German ‘traffic light coalition’ talks drag on over disputes on spending, climate change

Right to left: Party leaders of the prospective German coalition: Free Democrats leader Christian Lindner, chancellor-in-waiting Olaf Scholz, Green Party co-chairs Robert Habeck and Annalena Baerbovk
By Dénes Albert
4 Min Read

Although Chancellor-in-waiting Olaf Scholz is optimistic about the progress of the coalition talks between the three parties that will make up Germany’s next “traffic light coalition,” there is no clear date on when an agreement could be reached. There are also signs that a number of sticking points are leading to conflict among the coalition party members, which could complicate a final agreement.

“Everything is going very well, very constructively,” said German Vice Chancellor Olaf Scholz at a dinner hosted by the German daily Süddeutsche Zeitung on Monday about the current state of the Social Democrat-led (SPD) coalition talks with the climate-friendly Greens and the Free Democratic Party (FDP).

The chancellor-in-waiting added that he was confident that an agreement could soon be reached on the formation of the next German governing coalition. However, Scholz did not wish to comment on what the parties had agreed to during the negotiations so far.

On Monday, talks between the SPD, the Greens and the FDP continued at the highest level after a working group of 22 politicians discussed the various points of contention last Wednesday, but so far little has been made public about the details of the talks.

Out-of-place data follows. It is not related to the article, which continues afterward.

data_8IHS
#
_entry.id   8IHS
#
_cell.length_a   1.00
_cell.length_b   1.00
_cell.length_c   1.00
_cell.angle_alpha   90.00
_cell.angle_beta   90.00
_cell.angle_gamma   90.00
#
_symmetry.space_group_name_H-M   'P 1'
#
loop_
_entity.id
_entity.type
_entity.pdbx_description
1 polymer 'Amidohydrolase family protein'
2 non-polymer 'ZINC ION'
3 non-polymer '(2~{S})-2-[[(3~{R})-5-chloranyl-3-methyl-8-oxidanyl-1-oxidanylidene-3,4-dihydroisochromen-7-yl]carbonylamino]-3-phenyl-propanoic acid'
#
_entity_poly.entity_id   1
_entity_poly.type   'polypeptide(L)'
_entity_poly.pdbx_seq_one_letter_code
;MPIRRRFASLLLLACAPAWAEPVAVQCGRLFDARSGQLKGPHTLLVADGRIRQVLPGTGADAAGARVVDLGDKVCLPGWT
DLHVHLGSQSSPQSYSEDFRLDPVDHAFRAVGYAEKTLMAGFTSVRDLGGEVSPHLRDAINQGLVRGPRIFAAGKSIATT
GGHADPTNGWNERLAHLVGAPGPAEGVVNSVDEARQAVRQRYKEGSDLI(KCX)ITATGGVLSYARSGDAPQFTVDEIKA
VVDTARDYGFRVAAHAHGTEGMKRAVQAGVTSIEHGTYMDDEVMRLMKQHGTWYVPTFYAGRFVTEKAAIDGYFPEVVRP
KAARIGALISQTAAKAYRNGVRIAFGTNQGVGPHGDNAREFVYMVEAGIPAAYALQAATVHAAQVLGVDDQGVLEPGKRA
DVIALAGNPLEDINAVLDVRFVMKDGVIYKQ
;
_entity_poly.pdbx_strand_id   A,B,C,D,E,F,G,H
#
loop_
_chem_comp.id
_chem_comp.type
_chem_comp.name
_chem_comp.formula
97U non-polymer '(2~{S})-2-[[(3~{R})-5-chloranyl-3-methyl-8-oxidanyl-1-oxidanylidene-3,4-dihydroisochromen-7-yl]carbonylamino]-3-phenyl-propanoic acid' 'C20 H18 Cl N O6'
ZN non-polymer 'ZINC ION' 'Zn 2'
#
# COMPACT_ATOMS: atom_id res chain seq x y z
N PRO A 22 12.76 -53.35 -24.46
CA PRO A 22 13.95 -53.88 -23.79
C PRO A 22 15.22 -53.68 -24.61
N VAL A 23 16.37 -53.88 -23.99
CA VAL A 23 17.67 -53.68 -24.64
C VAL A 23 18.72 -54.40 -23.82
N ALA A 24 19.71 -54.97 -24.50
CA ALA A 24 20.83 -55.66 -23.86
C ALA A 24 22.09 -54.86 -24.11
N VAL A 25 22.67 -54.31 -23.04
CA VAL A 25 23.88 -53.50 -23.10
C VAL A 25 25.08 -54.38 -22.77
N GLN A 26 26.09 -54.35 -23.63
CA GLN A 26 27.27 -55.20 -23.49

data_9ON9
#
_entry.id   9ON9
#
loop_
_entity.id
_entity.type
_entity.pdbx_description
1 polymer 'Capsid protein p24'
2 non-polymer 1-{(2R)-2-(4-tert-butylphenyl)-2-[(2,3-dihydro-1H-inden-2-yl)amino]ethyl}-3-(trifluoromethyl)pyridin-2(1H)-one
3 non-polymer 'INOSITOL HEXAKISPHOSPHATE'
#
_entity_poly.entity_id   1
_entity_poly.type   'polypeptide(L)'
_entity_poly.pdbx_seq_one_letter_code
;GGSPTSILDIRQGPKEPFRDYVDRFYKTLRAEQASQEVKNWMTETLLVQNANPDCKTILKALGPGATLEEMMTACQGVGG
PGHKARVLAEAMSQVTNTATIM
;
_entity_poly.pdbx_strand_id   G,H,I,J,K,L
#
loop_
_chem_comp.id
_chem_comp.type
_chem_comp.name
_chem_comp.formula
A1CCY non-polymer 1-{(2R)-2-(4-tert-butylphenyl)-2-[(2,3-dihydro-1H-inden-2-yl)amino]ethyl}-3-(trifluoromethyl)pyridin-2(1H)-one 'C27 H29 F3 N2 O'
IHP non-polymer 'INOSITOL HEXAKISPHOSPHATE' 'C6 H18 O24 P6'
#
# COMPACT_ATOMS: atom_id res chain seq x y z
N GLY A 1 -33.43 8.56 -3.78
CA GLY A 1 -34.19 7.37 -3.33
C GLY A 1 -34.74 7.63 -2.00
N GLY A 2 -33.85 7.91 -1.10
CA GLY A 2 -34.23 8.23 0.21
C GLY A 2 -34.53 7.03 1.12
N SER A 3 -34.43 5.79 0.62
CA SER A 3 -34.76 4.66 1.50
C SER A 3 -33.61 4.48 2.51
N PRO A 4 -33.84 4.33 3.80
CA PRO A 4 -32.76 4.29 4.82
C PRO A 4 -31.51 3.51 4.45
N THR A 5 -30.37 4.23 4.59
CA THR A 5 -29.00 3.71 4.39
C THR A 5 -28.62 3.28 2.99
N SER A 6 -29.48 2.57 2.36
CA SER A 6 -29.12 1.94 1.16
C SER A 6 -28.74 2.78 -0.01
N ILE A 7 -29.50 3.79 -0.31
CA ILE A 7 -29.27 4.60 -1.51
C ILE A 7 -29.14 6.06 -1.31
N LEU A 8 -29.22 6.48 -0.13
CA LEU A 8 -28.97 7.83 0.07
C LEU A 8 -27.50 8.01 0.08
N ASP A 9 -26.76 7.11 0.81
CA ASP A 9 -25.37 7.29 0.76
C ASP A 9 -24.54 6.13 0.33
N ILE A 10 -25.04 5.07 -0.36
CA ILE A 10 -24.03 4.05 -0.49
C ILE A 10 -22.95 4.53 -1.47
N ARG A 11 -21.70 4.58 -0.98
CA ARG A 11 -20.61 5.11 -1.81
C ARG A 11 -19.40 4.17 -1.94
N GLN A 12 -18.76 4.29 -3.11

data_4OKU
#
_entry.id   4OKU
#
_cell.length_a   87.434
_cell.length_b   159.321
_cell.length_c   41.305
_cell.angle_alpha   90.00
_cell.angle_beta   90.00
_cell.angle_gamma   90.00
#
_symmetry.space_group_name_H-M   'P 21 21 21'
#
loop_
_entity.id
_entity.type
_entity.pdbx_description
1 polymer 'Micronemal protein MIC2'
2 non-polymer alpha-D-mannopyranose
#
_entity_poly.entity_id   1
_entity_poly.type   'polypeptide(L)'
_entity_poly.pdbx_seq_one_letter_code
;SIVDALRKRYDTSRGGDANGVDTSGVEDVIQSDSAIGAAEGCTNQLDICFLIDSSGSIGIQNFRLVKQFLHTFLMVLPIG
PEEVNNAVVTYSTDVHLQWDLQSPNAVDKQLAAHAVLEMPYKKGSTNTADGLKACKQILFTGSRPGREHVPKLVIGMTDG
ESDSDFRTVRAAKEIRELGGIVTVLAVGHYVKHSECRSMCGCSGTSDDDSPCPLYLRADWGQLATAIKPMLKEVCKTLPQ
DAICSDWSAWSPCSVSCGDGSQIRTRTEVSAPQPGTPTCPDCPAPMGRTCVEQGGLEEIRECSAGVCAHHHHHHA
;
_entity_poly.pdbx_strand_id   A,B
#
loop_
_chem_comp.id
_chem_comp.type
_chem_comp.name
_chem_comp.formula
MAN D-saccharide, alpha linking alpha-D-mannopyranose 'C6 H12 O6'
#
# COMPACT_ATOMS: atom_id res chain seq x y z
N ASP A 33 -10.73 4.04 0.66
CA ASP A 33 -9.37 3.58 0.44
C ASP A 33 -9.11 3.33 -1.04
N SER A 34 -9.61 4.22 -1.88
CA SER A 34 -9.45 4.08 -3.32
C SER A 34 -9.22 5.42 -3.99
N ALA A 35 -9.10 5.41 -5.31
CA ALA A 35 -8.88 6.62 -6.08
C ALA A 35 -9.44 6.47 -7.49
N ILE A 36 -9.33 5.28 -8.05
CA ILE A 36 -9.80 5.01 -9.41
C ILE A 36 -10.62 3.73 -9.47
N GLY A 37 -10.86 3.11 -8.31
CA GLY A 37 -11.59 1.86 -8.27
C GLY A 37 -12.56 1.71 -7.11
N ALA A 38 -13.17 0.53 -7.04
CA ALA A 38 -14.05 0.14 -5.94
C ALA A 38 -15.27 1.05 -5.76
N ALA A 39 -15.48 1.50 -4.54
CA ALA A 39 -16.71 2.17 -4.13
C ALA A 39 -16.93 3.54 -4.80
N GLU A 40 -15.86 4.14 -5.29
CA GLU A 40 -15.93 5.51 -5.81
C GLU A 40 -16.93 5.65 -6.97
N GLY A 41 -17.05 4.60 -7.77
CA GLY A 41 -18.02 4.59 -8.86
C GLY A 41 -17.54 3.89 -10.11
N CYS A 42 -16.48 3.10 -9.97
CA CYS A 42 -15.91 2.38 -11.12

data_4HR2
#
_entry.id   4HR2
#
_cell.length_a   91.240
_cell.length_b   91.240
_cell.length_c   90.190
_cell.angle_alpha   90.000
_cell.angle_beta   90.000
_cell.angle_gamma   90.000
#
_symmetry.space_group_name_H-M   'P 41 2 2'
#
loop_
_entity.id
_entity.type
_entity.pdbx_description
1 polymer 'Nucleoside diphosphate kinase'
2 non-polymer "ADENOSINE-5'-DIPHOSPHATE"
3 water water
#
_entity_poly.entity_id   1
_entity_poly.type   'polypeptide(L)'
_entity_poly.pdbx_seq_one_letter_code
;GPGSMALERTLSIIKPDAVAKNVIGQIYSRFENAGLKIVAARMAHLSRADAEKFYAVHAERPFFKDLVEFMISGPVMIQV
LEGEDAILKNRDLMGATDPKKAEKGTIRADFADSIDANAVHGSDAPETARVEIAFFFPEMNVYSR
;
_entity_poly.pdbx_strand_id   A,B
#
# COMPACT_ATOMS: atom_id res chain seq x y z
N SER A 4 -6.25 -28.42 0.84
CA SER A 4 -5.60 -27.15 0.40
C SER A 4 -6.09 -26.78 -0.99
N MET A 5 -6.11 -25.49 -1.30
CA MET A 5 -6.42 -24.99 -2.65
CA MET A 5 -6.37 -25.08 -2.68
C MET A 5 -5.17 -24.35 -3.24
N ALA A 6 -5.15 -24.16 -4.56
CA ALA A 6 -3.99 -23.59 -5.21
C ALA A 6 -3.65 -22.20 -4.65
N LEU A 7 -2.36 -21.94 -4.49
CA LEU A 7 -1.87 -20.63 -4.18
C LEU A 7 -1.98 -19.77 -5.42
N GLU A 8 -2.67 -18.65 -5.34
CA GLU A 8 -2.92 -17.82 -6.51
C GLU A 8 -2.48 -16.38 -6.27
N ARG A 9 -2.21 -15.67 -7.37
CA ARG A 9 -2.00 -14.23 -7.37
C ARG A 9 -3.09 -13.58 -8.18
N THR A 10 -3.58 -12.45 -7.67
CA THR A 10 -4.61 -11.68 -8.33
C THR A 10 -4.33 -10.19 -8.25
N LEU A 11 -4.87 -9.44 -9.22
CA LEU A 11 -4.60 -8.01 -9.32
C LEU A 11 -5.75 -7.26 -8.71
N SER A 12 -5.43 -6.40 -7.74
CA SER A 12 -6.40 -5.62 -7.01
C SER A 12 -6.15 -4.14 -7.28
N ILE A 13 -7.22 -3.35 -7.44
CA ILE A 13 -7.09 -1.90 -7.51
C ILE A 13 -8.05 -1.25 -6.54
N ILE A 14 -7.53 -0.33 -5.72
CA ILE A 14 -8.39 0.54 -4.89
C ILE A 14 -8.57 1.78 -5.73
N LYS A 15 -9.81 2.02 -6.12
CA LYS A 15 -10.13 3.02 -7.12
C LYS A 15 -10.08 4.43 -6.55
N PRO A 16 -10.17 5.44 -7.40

However, Green Party co-chair Robert Habeck said the situation was not as rosy as Olaf Scholz described it, while the other Green Party co-chair, Annalena Baerbock, also said she was “not happy” with the progress of the talks, and it was too early to say when key issues could be agreed on.

State-run Deutsche Welle pointed out that the three parties have conflicting programs in areas such as the fight against climate change, the German budget and foreign policy. The Greens and the FDP are debating how to finance the agreed upon expansion of renewable energy sources. Baerbock stressed last week that her party needed a clear commitment to complying with the 2015 Paris Climate Agreement and that the next German cabinet should be a “climate government.”

Reuters points out that as a sign of their uneasiness over the outcome of the climate talks, the Greens led a letter last week to a number of activist groups asking them to put pressure on the other two parties to step up their climate policies.

In addition, it is known that in the area of ​​the budget, the FDP wants to see Germany return to the constitutional debt cap soon, which has limited the country’s annual deficit to 0.35% of gross domestic product, unless there is a national crisis. The current government, led by Chancellor Angela Merkel, has suspended the debt cap to raise billions of euros to support the economy and households hit hard by the coronavirus epidemic.

Despite the disputes, coalition talks that take weeks or months is nothing new for Germany either. The now caretaker government of Angela Merkel also took a long a time to come together after the previous elections, as her government was sworn in five months after the September 2017 election.

Cover photo: Party leaders of the German “traffic light” coalition, L to R: Green co-chairs Robert Habeck and Annalena Baerbock, chancellor-in-waiting Olaf Scholz and Free Democrat leader Christian Lindner. (MTI/AP/Markus Schreiber)

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